In his day job, WWP gets to mingle with all manner of smart people. Among his many favorites is Josh Marquis, the affable, likable district attorney of Clatsop County in Astoria, who penned this op-ed piece in today's Daily O [first printed in the New York Times].
Don't be befuddled, friends: WWP and Josh probably have at best only about 10 percent overlap in agreement on the day's issues. But it's almost impossible to be cross with someone as personable, bright and engaging [qualities not always mentioned in the same breath as "lawyer," we might add ... but we digress] as the guy who wittily veils himself in e-mails simply as "coastDA." It's fair to say we're both "go along, get along" sort of folk who love the law and the idea of democracy. And we both have blogs.
WWP takes the same view as Josh that a certain, current and execrable ABC television drama is seriously off the mark and, by virtue of its bad scripts and a questionable dialectic, is destined for cancellation. But after those points, Josh and WWP depart. In the final quarter of his piece, Josh carries on extraneously about some irrelevant Broadway play and then makes this stunning conclusion:
American justice is a work in progress, and those of us charged with administering it are well aware that it needs constant improvement. But nothing is gained by deluding the public into believing that the police and prosecutors are trying to send innocent people to prison. Any experienced defense lawyer will concede he'd starve if he accepted only "innocent" clients. Americans should be far more worried about the wrongfully freed than the wrongfully convicted. [Emphasis added.]
Is anyone else freaked out about that conclusion? Seems to WWP that the syllogism is exactly backward: Americans should be far more worried about the wrongfully convicted than the wrongfully freed -- no? Isn't this why the criminal justice system is based on a standard of "beyond reasonable doubt"? Isn't this why there's a standard of "innocent until proven guilty"? Isn't this what Coretta Scott King's mate was talking about when he exclaimed, "An injustice anywhere is an injustice everywhere"? [Famously engraved on the corner of new county courthouse and jail on Portland's S.W. Third Avenue.]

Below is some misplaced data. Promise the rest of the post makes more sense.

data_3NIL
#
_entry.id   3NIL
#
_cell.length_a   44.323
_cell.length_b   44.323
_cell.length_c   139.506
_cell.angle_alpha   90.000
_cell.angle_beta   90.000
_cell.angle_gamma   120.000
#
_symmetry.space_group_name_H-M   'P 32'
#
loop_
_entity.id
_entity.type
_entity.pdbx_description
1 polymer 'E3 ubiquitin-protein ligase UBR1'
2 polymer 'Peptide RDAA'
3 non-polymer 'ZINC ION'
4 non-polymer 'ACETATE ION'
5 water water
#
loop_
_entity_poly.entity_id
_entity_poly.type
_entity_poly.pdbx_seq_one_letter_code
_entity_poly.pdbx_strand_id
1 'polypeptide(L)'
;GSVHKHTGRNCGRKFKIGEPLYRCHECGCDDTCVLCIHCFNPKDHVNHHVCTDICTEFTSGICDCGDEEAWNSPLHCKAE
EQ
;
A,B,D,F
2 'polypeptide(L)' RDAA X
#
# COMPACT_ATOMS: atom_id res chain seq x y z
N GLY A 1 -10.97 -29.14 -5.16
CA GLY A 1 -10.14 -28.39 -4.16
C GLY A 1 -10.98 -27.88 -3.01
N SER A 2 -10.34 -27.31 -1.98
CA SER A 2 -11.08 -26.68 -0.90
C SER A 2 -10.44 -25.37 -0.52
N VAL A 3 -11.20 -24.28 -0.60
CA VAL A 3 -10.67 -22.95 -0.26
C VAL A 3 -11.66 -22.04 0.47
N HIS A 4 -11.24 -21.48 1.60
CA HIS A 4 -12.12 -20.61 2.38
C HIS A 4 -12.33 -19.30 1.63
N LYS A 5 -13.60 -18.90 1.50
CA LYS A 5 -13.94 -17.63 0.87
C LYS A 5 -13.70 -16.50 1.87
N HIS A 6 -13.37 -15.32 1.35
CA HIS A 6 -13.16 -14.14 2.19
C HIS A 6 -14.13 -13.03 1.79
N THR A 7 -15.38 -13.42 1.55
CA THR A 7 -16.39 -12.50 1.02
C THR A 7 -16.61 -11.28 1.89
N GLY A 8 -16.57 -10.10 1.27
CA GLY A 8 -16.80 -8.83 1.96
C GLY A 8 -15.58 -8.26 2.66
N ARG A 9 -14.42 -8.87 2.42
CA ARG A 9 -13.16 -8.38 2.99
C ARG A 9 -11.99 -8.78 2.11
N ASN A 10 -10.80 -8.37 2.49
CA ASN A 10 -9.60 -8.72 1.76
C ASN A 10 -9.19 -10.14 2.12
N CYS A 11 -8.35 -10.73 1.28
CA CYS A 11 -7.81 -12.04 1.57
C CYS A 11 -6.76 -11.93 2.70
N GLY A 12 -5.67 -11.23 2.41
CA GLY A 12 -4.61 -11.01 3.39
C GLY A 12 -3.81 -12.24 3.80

WWP thinks Josh's argument is patently false, wrong and harmful to spirit of what makes our nation great [to say nothing about violating the spirit of the Bill of Rights]. Is "over-imprisonment" of criminal defendants ever justified? Even at the price of imprisoning the occasionally innocent? Can anyone argue with a straight face that this is what the Founders had in mind? Or those who ratified the Bill of Rights?
More to the point: Exactly when did the utter and inexhaustible idea[l] of individual and civil liberty -- even in the light of reasonable government need -- go missing?
Oh, perhaps no one notices or cares about such matters in this day and age, when the idea of a "unitary president," executive privilege, approved domestic spying and a lack of privacy would shock even George Orwell.
It's facile to compare the present-day United States to the Weimar Republic and its successor in, say, 1933 or so. So, we won't go there. [But strictly speaking, it's not that big a reach, if one limits the discussion to the terms and issues of 1933 alone -- which few humans seem intellectually capable of doing ... which is why no one goes there.]
But it's not so big a a stretch to compare the present times to another republic, nobly founded and knavely foundered.
As they say, "It didn't take a day..."